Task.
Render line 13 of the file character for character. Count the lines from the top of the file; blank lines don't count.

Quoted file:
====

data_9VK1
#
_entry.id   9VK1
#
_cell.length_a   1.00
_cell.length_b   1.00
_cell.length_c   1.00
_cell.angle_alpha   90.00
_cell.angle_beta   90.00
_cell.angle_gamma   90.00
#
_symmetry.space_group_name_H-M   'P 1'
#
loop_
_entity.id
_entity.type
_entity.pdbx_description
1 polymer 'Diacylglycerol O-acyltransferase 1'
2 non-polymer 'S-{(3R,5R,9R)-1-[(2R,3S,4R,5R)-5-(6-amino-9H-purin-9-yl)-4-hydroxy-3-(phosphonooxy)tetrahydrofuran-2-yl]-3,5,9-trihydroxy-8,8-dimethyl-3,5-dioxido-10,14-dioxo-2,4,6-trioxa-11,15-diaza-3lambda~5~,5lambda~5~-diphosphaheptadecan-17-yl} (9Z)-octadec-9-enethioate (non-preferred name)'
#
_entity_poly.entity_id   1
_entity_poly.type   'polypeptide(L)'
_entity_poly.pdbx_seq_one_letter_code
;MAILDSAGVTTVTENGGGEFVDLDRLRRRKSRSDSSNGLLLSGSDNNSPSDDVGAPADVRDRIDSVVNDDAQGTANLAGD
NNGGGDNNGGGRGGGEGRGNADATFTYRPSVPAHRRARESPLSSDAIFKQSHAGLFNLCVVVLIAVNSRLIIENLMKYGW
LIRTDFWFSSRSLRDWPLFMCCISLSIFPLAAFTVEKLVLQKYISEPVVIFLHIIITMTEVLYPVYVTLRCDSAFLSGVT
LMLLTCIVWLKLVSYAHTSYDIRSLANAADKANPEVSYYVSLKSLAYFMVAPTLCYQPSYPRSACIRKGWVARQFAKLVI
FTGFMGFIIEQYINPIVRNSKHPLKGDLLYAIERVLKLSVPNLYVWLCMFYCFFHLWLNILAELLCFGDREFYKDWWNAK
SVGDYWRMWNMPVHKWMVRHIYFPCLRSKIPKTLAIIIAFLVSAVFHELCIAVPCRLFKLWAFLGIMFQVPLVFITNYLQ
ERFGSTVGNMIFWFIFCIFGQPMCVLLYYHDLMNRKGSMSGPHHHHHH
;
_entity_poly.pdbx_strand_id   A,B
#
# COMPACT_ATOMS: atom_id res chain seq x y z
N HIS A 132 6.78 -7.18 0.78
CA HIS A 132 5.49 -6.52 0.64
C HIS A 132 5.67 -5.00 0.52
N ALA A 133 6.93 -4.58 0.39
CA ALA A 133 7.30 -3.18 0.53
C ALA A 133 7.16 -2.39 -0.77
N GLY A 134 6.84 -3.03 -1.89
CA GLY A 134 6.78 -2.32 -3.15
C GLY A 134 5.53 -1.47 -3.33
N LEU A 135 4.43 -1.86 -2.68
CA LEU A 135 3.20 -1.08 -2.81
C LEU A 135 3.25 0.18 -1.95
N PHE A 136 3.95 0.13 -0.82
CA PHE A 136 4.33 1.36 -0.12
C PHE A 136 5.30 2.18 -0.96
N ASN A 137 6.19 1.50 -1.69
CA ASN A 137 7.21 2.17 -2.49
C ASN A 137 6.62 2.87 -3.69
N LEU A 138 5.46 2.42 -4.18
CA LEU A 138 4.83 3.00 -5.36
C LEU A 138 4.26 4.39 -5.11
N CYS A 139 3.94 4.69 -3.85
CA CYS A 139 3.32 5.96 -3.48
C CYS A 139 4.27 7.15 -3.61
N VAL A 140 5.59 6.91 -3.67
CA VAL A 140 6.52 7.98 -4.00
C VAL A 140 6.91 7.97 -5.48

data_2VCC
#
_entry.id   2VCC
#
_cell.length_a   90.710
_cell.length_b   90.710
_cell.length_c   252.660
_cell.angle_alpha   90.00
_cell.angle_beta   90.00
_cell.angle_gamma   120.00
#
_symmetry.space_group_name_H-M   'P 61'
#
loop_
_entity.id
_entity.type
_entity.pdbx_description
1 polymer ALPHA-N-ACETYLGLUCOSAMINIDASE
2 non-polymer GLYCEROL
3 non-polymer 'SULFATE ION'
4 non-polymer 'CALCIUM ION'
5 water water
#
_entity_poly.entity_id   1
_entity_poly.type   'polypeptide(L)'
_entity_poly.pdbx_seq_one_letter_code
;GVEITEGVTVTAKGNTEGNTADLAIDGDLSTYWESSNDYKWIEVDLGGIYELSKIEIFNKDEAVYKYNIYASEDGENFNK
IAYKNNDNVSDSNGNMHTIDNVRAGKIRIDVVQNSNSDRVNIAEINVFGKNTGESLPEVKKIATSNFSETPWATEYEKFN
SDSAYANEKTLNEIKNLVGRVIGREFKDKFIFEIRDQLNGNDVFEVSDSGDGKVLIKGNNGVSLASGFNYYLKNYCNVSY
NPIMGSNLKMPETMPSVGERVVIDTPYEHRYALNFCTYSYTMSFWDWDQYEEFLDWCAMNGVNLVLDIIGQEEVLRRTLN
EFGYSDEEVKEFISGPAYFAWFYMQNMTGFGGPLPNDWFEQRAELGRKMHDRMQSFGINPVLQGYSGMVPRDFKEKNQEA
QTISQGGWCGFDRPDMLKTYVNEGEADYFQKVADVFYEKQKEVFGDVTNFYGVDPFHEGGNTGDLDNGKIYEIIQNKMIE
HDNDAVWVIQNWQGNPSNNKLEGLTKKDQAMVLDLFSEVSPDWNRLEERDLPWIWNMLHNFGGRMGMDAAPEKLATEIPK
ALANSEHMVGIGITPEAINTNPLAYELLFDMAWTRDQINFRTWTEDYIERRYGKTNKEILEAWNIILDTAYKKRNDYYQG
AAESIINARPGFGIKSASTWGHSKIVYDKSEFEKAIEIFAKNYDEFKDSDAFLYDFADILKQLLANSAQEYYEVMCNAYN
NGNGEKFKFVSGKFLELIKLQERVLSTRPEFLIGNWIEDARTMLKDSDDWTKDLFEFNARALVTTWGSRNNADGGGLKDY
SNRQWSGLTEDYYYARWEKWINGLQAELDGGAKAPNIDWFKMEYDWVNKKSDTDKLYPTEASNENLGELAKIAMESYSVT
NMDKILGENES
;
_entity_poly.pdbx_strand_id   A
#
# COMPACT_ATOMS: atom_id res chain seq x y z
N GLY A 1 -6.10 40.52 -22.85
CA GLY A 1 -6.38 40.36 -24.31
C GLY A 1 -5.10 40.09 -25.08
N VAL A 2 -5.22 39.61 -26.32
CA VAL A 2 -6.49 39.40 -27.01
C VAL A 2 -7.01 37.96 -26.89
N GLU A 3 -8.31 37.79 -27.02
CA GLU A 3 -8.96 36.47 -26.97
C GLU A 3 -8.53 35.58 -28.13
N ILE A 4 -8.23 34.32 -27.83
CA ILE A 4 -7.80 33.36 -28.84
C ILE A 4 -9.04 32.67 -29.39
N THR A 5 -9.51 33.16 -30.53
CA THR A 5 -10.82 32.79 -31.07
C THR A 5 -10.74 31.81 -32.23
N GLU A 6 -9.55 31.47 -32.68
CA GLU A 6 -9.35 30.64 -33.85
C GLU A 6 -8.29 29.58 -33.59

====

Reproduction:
#